Digimetaplan: Supporting facilitated brainstorming for distributed business teams
Paper in proceedings, 2019

While facilitated brainstorming is a proven ideation method for professional teams, distributed teams are currently not able to enjoy its benefits. As workers are shifting towards collaborating in distributed settings, understanding how interactive systems can support facilitated brainstorming is becoming necessary to ensure that distributed teams remain creative. To address this challenge we designed, implemented, and evaluated DigiMetaplan—an interactive surface-based system for distributed facilitated brainstorming for co-located and remote users. The design of DigiMetaplan was inspired by a widely-used facilitated brainstorming method called Metaplan, where the brainstorming process of a group is coordinated by a facilitator. We evaluated the usability of DigiMetaplan with five hybrid teams consisting of a co-located facilitator and two team members connected with one remote participant. Results showed that the features used in DigiMetaplan on interactive surfaces effectively supported teams in performing facilitated collaborative brainstorming in partially distributed settings. We contribute knowledge on how a brainstorming environment translated into a multi-surface distributed system affects facilitated collaboration.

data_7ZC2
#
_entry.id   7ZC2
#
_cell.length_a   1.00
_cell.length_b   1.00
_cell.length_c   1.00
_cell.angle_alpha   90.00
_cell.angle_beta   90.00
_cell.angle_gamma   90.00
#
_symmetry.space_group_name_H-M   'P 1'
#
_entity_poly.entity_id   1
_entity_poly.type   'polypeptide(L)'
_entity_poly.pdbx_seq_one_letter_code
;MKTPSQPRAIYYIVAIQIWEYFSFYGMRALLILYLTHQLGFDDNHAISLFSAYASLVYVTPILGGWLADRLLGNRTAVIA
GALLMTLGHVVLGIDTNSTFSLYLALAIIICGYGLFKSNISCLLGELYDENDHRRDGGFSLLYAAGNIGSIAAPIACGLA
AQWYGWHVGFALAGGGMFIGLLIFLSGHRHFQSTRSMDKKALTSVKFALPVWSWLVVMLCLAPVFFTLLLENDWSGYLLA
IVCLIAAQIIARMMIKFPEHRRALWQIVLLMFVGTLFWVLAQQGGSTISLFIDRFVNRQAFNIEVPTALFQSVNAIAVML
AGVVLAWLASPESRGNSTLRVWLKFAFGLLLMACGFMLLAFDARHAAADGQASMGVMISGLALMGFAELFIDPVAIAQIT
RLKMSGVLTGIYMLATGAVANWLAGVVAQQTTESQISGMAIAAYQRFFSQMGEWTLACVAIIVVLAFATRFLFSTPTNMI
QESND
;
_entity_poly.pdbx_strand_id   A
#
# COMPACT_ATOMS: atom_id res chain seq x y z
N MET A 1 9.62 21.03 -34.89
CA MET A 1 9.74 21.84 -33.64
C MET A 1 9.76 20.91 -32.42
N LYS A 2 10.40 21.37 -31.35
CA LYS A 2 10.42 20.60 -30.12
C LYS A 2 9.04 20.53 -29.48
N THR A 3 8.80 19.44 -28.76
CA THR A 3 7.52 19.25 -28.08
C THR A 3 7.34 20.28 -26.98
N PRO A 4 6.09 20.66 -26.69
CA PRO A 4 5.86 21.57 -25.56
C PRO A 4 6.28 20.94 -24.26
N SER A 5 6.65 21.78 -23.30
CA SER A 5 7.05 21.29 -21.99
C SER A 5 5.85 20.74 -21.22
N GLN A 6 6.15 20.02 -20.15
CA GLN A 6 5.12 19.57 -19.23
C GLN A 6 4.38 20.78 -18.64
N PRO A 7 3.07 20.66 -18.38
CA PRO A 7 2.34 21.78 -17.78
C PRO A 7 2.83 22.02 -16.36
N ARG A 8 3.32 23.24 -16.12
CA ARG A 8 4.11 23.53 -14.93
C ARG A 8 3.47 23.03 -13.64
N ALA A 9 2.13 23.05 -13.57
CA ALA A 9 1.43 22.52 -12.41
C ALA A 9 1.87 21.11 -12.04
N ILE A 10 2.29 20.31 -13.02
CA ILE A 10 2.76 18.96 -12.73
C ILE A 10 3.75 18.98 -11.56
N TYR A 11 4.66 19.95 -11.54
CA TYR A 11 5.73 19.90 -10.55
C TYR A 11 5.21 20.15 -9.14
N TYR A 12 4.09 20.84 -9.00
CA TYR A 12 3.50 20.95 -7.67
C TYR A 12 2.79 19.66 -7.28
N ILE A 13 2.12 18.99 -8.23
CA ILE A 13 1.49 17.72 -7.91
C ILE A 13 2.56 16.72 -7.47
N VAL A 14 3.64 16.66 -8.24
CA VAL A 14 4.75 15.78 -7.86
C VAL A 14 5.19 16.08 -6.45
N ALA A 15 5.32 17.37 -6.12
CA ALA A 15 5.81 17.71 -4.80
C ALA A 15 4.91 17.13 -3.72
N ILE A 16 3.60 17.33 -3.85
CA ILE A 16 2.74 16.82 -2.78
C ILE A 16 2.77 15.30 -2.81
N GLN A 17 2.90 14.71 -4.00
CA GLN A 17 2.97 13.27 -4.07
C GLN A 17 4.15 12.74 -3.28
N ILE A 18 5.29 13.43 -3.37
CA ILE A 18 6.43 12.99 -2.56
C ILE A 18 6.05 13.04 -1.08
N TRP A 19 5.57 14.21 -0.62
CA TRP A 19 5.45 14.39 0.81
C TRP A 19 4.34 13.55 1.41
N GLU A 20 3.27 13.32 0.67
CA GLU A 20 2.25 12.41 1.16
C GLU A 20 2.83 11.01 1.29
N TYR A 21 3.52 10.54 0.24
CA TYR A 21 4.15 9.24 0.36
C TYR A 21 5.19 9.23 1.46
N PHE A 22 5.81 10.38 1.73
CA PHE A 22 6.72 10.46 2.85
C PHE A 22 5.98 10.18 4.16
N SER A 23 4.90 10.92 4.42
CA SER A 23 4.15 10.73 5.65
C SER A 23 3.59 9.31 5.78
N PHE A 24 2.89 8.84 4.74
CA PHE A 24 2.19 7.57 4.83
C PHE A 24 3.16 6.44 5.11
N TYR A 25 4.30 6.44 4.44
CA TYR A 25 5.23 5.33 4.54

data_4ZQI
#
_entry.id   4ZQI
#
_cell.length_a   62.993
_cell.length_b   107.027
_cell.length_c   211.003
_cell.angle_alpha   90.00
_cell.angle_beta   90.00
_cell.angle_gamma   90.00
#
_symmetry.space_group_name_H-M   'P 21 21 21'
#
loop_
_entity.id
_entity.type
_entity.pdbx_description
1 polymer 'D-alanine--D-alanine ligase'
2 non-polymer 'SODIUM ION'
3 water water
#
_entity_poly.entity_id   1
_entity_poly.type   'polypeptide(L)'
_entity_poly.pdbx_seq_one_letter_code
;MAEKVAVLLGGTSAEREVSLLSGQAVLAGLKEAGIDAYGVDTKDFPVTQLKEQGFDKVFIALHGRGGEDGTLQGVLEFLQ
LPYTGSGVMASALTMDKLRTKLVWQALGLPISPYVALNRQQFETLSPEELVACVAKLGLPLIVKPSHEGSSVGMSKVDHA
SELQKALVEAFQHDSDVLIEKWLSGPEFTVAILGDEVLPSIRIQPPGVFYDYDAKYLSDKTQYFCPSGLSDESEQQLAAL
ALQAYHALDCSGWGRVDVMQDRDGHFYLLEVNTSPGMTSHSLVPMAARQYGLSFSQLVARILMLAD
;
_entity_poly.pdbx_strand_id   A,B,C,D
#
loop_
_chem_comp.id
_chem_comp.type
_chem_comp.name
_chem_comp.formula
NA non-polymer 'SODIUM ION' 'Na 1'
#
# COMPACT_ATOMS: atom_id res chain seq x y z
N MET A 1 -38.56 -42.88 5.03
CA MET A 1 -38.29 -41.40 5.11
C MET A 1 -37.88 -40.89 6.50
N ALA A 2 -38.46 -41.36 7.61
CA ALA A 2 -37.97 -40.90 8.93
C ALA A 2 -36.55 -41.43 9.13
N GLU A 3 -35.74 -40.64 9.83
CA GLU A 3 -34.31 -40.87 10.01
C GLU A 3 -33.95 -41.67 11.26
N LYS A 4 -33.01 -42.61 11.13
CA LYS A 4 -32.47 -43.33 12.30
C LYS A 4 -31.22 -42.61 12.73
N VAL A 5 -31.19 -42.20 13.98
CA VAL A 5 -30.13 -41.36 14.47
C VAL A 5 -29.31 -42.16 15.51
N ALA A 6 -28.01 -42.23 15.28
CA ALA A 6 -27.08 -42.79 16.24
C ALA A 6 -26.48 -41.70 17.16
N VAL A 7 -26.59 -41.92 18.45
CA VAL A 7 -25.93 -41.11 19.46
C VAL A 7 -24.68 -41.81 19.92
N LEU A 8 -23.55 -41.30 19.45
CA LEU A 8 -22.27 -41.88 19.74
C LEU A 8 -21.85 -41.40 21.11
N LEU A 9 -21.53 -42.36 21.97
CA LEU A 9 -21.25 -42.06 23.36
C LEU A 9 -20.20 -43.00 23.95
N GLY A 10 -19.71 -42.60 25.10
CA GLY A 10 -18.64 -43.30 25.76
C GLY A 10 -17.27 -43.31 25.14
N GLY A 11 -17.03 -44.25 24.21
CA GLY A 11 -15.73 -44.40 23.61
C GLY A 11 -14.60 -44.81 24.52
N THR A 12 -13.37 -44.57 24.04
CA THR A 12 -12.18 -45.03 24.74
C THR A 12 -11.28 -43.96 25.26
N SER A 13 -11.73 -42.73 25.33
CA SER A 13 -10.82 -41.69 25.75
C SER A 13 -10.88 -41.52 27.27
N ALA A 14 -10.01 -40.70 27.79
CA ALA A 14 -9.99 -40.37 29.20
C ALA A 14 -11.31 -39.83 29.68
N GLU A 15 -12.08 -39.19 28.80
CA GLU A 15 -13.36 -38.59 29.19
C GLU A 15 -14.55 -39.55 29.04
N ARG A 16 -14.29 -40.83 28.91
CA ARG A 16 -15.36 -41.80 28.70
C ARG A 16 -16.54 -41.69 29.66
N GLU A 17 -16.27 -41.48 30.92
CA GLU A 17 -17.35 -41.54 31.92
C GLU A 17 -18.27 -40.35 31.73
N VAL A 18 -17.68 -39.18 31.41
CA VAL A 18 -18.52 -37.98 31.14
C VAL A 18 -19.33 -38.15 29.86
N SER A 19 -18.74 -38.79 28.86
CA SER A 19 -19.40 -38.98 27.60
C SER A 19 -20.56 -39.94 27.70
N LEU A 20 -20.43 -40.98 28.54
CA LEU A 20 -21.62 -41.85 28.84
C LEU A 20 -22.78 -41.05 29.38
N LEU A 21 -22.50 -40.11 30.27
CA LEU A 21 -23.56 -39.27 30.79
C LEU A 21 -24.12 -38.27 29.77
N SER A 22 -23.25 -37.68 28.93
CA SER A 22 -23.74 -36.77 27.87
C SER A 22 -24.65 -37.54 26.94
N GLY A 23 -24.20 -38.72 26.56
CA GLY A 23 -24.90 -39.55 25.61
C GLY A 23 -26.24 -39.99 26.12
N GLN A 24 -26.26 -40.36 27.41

Remote collaboration

Creative problem solving

Brainstorming

Mobile devices

Large displays

Author

Khanh Duy Le

Chalmers, Computer Science and Engineering (Chalmers), Interaction Design (Chalmers)

Pawel Wozniak

Utrecht University

Ali Alavi

Swiss Federal Institute of Technology in Zürich (ETH)

Morten Fjeld

Chalmers, Computer Science and Engineering (Chalmers), Interaction Design (Chalmers)

Andreas Kunz

Swiss Federal Institute of Technology in Zürich (ETH)

ACM International Conference Proceeding Series

3365637

18th International Conference on Mobile and Ubiquitous Multimedia, MUM 2019
Pisa, Italy,

Subject Categories

Media and Communication Technology

Interaction Technologies

Human Computer Interaction

DOI

10.1145/3365610.3365637

More information

Latest update

1/16/2020